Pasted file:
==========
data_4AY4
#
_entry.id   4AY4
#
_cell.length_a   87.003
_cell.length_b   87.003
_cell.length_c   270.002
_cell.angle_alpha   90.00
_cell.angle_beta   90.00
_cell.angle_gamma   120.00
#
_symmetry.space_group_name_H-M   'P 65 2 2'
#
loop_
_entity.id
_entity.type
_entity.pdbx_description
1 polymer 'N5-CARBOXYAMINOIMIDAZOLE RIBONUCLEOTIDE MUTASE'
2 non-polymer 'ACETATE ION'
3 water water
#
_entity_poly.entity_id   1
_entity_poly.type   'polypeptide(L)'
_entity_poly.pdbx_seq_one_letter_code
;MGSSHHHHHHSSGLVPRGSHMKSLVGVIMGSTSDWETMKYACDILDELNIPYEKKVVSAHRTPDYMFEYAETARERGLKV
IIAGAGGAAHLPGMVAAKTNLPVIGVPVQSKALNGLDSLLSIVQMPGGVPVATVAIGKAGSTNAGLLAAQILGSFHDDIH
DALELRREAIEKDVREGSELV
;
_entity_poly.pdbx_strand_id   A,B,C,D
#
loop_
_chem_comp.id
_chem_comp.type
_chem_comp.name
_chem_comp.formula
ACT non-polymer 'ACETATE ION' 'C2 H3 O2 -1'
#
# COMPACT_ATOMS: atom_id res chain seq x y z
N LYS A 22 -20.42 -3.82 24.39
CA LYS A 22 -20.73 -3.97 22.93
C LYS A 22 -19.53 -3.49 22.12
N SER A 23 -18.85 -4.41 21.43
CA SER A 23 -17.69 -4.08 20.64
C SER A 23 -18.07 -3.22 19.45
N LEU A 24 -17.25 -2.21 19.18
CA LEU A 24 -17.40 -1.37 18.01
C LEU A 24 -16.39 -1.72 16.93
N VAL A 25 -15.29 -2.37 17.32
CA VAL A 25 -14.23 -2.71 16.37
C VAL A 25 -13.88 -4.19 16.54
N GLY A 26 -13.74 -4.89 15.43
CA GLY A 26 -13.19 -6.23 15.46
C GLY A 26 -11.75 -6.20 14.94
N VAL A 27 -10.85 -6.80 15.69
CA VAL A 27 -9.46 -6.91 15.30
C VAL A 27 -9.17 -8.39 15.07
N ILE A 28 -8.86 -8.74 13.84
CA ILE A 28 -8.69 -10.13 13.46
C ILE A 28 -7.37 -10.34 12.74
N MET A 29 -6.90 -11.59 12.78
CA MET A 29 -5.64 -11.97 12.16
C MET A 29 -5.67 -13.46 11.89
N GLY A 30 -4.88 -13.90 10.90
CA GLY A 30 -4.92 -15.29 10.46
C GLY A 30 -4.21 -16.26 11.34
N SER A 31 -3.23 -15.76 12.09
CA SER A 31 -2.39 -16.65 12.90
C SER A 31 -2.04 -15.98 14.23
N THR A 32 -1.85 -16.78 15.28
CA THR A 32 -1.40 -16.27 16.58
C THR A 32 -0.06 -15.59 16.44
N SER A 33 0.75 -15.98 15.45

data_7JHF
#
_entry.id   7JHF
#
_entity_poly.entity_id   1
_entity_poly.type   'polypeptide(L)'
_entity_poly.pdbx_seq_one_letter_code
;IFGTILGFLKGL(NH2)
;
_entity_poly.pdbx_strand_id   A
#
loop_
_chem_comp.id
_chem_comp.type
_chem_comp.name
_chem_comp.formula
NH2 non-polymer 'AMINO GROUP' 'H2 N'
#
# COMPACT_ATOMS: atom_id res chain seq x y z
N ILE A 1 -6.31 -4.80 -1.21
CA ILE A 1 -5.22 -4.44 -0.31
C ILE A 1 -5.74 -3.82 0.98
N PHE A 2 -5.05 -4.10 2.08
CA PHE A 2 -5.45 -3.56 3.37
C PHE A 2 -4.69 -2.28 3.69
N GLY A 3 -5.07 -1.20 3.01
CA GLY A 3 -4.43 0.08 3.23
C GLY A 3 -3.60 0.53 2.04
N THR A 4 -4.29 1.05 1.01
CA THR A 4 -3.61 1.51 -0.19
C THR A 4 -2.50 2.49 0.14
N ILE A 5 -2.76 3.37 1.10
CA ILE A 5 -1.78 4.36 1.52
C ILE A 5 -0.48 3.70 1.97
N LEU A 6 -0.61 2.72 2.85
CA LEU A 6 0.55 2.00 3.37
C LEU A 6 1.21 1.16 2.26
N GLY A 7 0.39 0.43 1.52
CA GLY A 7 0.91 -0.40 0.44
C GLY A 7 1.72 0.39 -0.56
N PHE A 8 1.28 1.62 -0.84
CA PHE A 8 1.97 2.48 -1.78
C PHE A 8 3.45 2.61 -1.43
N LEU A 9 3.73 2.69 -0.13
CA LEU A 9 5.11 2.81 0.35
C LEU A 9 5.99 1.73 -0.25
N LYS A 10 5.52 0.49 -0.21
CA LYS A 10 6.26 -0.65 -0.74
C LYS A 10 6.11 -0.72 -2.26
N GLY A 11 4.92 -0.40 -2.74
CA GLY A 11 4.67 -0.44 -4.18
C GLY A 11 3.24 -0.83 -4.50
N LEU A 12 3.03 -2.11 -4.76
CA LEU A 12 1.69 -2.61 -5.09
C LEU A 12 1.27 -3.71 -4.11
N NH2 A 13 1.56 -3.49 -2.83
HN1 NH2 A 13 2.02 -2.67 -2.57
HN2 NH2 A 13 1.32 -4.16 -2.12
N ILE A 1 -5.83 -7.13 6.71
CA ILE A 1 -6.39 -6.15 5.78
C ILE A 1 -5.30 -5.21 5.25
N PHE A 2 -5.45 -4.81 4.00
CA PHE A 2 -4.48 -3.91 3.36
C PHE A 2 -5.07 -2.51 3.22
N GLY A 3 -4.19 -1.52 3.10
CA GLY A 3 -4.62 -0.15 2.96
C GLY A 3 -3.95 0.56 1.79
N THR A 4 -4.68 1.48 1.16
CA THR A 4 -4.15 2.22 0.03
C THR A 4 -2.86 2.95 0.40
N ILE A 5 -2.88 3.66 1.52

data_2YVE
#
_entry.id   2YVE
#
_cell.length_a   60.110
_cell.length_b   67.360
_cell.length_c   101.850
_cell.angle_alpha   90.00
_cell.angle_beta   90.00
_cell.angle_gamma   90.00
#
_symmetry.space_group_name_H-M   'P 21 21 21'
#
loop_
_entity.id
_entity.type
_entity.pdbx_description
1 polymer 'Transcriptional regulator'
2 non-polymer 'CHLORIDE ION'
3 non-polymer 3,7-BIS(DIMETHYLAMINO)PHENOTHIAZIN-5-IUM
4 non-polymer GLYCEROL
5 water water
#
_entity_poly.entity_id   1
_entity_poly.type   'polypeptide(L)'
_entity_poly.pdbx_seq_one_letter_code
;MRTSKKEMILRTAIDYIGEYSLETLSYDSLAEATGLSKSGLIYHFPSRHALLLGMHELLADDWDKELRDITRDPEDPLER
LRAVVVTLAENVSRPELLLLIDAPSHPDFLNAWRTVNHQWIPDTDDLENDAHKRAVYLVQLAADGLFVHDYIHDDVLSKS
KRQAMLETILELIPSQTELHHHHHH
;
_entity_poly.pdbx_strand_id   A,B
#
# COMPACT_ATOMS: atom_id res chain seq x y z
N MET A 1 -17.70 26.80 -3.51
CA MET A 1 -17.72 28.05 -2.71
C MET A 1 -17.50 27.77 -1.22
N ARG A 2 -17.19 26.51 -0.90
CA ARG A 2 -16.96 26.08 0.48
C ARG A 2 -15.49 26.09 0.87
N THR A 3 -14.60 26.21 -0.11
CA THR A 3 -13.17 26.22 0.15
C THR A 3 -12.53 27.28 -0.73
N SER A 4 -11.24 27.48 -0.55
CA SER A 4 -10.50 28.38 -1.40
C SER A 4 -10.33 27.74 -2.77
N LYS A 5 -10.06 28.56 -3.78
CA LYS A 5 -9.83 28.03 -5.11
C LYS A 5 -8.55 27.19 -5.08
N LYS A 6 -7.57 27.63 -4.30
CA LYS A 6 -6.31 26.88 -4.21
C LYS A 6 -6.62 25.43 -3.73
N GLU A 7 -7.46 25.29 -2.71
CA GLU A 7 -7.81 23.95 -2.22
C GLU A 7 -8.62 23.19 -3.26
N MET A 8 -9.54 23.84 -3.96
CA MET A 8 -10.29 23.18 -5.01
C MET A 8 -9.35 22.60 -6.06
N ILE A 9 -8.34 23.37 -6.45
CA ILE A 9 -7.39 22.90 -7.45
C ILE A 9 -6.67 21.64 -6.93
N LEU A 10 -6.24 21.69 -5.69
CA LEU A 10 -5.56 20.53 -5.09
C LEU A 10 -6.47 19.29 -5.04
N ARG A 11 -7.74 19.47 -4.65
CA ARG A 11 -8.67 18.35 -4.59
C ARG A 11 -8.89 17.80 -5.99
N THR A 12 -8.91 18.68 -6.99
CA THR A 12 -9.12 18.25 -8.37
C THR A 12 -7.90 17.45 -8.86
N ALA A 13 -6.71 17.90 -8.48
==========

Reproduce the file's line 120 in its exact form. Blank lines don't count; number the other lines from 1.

CA LYS A 10 6.26 -0.65 -0.74